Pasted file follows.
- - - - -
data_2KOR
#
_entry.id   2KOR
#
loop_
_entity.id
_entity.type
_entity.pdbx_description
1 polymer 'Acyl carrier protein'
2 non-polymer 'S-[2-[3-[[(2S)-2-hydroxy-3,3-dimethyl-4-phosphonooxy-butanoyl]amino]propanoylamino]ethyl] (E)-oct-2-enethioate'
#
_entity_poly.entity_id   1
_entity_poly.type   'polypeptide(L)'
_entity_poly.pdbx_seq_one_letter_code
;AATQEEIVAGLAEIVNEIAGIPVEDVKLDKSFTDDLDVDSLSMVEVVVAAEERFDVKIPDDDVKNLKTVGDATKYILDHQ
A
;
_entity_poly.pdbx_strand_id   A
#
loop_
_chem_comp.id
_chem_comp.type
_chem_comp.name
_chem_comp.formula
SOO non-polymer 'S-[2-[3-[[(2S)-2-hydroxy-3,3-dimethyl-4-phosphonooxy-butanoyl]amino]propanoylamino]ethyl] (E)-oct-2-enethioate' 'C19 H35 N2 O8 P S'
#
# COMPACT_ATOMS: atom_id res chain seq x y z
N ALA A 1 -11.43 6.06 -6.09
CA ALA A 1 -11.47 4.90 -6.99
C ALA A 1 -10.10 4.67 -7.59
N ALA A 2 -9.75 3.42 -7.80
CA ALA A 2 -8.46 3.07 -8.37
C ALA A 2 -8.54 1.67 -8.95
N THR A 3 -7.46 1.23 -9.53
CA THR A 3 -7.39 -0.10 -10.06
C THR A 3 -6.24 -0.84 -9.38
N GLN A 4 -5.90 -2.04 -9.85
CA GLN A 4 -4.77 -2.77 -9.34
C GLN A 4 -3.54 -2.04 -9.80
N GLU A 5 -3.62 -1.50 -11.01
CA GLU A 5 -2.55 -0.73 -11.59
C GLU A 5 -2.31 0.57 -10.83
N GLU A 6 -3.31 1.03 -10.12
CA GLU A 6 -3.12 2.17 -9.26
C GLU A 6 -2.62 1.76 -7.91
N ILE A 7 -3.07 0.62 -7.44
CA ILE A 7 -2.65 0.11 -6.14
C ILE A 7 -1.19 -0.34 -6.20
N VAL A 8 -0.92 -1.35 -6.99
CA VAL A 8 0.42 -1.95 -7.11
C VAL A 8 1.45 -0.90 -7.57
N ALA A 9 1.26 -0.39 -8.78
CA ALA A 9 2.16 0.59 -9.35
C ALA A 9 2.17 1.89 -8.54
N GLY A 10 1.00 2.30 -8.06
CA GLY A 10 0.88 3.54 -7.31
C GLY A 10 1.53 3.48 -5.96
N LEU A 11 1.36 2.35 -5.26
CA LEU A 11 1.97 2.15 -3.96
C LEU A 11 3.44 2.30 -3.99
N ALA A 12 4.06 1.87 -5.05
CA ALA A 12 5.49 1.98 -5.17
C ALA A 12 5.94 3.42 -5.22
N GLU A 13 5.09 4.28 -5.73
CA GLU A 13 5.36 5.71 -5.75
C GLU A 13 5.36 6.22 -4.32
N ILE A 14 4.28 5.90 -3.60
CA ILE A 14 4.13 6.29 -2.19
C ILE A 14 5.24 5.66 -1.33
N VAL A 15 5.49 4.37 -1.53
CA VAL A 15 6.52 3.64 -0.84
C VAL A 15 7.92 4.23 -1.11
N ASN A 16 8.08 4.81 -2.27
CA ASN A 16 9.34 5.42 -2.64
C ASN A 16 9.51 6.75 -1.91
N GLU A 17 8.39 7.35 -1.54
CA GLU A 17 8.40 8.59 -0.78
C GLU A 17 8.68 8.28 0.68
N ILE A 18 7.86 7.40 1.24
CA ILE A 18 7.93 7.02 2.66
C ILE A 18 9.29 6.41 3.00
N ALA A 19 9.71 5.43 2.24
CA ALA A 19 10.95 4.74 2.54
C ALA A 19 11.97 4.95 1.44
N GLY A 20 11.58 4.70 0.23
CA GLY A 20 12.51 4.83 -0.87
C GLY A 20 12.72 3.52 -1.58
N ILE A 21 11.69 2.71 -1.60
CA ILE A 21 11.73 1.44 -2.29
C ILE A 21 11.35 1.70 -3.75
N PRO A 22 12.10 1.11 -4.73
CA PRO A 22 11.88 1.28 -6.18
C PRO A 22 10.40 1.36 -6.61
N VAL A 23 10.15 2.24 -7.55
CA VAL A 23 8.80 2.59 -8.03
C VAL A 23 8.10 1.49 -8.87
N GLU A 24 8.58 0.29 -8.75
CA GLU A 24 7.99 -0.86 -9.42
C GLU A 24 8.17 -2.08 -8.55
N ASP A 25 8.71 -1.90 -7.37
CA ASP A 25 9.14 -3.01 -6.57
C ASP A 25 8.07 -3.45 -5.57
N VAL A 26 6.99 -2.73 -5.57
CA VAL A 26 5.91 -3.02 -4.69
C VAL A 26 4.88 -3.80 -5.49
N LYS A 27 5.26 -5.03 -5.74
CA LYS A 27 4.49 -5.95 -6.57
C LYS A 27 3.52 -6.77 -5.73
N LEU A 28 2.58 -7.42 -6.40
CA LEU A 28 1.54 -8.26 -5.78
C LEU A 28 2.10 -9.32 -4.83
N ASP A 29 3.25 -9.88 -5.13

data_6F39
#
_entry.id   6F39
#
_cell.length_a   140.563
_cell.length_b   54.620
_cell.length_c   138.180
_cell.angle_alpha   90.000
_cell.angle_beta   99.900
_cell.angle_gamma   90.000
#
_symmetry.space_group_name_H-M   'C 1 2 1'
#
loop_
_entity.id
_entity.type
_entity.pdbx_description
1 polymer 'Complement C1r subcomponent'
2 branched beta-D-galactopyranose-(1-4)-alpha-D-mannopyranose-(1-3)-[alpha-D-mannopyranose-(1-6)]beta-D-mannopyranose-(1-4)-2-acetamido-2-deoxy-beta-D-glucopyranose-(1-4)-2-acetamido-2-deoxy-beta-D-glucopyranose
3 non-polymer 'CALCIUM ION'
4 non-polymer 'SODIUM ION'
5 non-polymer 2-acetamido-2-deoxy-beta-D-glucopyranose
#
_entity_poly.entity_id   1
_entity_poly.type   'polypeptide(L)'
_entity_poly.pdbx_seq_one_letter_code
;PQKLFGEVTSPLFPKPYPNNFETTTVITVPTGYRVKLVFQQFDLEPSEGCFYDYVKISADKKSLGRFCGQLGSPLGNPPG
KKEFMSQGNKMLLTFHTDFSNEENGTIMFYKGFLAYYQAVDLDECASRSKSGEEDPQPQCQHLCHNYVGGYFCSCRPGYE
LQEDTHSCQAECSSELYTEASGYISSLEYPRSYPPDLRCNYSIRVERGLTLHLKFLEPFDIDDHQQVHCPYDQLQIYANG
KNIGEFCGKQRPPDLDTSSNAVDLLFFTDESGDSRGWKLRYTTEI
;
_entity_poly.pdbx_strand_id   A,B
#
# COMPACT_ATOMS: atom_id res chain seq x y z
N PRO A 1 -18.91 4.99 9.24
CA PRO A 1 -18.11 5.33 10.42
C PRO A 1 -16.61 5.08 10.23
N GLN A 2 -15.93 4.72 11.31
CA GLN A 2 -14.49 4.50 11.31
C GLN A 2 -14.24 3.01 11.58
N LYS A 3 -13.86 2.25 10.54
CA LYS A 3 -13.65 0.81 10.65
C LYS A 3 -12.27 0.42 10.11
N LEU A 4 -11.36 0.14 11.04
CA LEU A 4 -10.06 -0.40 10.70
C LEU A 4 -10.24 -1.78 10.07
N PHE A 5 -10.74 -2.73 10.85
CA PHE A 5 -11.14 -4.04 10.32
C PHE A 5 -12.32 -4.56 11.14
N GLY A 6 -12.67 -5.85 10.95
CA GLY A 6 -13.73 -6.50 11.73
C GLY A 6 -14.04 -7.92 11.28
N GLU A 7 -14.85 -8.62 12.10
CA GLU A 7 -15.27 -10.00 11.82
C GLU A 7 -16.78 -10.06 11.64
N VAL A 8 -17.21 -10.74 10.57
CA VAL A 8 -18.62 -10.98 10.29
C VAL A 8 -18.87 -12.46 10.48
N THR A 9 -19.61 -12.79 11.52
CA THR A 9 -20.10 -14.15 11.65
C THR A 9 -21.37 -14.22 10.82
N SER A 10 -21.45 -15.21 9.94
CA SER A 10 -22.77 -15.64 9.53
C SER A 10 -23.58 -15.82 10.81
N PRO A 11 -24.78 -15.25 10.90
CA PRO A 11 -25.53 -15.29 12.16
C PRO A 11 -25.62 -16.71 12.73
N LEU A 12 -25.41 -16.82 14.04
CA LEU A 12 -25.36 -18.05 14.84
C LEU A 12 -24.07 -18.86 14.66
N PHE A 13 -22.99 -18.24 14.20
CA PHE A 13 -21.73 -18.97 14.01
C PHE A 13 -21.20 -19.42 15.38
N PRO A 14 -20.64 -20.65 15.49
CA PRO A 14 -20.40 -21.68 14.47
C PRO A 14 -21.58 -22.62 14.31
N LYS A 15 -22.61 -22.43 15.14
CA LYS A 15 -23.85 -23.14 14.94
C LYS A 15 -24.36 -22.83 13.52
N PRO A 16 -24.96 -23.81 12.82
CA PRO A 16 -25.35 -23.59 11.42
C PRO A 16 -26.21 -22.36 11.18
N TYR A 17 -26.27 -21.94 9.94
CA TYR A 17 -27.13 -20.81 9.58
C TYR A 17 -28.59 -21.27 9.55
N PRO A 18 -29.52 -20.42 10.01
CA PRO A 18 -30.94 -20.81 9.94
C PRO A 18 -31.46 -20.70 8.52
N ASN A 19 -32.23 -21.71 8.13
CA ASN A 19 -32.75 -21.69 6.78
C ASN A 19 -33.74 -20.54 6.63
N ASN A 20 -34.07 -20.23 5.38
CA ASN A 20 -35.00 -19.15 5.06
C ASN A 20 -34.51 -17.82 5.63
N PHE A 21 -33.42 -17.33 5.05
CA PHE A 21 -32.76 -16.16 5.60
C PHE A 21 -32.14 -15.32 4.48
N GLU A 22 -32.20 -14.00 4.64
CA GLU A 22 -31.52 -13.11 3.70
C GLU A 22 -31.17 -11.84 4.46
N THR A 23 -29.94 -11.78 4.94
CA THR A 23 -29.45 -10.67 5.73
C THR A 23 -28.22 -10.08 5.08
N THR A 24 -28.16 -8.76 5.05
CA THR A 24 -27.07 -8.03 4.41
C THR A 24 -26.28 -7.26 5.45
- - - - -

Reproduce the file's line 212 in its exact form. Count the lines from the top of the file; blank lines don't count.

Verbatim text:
C GLU A 22 -31.17 -11.84 4.46